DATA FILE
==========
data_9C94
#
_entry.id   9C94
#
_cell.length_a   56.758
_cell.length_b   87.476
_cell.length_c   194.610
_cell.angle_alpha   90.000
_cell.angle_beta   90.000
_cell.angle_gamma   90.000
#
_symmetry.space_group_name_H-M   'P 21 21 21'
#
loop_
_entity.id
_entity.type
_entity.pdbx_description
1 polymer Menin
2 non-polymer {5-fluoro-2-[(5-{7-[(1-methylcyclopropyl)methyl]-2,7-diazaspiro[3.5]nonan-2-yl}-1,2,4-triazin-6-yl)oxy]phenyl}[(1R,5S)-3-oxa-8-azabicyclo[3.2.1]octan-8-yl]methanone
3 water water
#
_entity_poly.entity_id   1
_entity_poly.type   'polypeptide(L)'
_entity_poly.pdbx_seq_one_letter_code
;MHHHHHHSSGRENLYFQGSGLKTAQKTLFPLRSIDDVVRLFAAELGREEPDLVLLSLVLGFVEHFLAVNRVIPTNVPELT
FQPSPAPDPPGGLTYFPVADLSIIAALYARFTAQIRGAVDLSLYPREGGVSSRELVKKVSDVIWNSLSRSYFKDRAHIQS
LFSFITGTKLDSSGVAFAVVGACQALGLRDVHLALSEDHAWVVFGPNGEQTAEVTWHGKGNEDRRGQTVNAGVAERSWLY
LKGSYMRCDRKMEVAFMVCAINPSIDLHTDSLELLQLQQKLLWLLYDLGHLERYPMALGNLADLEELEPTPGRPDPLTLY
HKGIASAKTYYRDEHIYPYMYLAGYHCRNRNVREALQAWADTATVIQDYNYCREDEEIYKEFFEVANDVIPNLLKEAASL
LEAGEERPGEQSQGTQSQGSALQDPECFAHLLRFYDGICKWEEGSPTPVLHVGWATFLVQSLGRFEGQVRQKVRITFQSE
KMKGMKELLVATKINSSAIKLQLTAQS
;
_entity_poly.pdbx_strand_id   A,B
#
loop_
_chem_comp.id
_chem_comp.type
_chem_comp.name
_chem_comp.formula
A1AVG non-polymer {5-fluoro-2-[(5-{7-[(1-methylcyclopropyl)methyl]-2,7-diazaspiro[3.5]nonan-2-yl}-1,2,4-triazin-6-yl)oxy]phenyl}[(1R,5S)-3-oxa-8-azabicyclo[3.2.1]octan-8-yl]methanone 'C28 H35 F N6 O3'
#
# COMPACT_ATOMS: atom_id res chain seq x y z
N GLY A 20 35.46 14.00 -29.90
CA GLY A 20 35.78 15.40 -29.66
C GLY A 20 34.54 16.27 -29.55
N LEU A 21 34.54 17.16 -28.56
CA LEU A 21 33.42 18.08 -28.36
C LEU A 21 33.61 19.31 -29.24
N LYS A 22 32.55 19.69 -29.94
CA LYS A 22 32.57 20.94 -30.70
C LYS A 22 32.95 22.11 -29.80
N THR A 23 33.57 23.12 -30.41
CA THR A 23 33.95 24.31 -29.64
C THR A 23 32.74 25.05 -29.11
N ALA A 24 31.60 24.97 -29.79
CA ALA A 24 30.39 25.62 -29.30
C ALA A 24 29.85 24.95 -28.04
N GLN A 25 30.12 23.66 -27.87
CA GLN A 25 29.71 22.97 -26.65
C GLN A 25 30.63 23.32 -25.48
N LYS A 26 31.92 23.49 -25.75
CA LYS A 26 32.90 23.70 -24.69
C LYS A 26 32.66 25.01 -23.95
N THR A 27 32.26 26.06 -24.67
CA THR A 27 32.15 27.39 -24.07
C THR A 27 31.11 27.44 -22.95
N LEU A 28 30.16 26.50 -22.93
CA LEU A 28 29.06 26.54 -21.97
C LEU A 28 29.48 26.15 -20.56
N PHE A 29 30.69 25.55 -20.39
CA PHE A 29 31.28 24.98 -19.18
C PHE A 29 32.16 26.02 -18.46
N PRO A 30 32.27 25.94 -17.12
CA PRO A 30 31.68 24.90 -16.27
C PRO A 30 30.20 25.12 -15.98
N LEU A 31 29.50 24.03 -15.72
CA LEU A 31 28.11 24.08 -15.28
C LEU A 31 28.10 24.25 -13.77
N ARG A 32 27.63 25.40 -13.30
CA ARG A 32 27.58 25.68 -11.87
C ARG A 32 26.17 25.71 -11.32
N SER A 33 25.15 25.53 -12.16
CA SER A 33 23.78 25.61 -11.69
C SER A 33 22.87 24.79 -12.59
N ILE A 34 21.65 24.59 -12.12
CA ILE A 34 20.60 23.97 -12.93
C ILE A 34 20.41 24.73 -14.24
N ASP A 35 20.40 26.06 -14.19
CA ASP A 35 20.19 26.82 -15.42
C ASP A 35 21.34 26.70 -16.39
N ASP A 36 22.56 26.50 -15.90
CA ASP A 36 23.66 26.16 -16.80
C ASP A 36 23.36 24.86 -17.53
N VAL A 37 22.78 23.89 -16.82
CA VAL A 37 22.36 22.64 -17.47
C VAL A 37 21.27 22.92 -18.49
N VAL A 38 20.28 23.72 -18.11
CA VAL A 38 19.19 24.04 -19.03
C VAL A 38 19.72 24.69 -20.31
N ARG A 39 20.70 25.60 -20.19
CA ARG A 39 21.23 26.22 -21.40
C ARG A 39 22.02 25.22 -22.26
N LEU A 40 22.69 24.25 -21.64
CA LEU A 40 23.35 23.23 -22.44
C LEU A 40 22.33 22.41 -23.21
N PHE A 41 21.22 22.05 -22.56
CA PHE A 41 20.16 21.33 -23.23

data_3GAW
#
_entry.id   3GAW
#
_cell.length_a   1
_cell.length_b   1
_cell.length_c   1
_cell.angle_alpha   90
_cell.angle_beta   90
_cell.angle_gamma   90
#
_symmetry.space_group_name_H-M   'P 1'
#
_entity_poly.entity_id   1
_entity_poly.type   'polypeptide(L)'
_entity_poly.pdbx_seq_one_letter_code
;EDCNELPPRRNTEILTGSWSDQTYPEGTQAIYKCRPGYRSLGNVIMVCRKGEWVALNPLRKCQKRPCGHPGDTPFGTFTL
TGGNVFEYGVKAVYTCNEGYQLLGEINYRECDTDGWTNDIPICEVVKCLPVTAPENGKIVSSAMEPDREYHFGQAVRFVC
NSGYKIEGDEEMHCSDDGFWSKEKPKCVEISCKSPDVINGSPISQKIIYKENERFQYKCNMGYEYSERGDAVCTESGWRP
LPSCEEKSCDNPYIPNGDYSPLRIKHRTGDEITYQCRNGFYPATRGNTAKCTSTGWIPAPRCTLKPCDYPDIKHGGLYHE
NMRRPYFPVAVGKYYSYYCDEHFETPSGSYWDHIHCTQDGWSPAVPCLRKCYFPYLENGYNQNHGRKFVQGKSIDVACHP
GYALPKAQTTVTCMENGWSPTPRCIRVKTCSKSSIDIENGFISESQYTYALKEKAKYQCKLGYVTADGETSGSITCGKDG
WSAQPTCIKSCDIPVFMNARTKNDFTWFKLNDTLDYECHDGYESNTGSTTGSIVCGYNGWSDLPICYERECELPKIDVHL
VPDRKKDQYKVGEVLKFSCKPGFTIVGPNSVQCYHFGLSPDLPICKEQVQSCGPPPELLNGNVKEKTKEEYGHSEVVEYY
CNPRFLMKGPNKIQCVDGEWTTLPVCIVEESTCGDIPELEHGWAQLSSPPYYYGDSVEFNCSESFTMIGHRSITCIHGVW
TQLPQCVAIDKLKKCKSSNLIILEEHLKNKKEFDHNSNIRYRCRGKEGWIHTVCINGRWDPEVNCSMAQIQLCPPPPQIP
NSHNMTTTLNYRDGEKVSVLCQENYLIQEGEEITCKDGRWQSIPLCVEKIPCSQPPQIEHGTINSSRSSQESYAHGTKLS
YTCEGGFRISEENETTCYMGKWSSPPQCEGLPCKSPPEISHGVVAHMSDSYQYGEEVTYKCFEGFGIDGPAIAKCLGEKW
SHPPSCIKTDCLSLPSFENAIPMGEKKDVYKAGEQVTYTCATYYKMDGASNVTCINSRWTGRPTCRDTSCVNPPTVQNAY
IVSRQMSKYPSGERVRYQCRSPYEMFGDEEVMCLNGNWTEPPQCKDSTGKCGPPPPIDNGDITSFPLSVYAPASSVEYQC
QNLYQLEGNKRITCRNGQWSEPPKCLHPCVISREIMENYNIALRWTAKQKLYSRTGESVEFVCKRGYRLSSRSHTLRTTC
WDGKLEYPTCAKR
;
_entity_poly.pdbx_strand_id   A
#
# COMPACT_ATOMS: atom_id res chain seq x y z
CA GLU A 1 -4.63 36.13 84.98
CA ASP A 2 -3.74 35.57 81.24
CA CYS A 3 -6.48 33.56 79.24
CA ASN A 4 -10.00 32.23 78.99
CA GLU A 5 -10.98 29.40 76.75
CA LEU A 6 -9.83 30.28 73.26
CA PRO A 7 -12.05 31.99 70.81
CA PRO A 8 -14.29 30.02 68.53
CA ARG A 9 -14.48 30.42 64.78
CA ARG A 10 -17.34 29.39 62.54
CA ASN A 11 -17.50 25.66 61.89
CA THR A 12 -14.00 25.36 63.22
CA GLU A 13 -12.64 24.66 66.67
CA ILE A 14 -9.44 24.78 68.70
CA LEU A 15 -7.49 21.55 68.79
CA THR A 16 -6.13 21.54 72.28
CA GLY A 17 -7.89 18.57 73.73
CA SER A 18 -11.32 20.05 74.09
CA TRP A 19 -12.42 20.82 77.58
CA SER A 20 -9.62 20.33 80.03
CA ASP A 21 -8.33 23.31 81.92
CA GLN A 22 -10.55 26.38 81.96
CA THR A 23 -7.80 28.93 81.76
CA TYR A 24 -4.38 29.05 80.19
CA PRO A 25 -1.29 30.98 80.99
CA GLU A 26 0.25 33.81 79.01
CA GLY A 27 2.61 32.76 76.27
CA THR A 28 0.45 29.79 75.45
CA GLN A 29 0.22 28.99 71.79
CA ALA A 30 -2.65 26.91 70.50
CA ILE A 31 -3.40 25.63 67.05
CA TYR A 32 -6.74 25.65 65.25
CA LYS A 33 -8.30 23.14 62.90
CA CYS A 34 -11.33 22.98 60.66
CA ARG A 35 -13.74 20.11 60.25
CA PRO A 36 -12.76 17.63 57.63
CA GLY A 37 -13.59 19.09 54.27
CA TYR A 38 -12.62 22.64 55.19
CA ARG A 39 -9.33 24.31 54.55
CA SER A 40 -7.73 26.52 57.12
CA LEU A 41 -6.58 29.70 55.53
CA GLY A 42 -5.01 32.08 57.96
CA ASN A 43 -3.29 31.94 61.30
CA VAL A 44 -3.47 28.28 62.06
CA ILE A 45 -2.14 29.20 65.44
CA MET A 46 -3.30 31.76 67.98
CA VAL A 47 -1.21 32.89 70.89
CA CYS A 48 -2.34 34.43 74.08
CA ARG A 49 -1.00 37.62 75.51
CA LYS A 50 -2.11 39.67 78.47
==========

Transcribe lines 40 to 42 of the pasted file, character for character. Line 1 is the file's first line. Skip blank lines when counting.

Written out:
A1AVG non-polymer {5-fluoro-2-[(5-{7-[(1-methylcyclopropyl)methyl]-2,7-diazaspiro[3.5]nonan-2-yl}-1,2,4-triazin-6-yl)oxy]phenyl}[(1R,5S)-3-oxa-8-azabicyclo[3.2.1]octan-8-yl]methanone 'C28 H35 F N6 O3'
#
# COMPACT_ATOMS: atom_id res chain seq x y z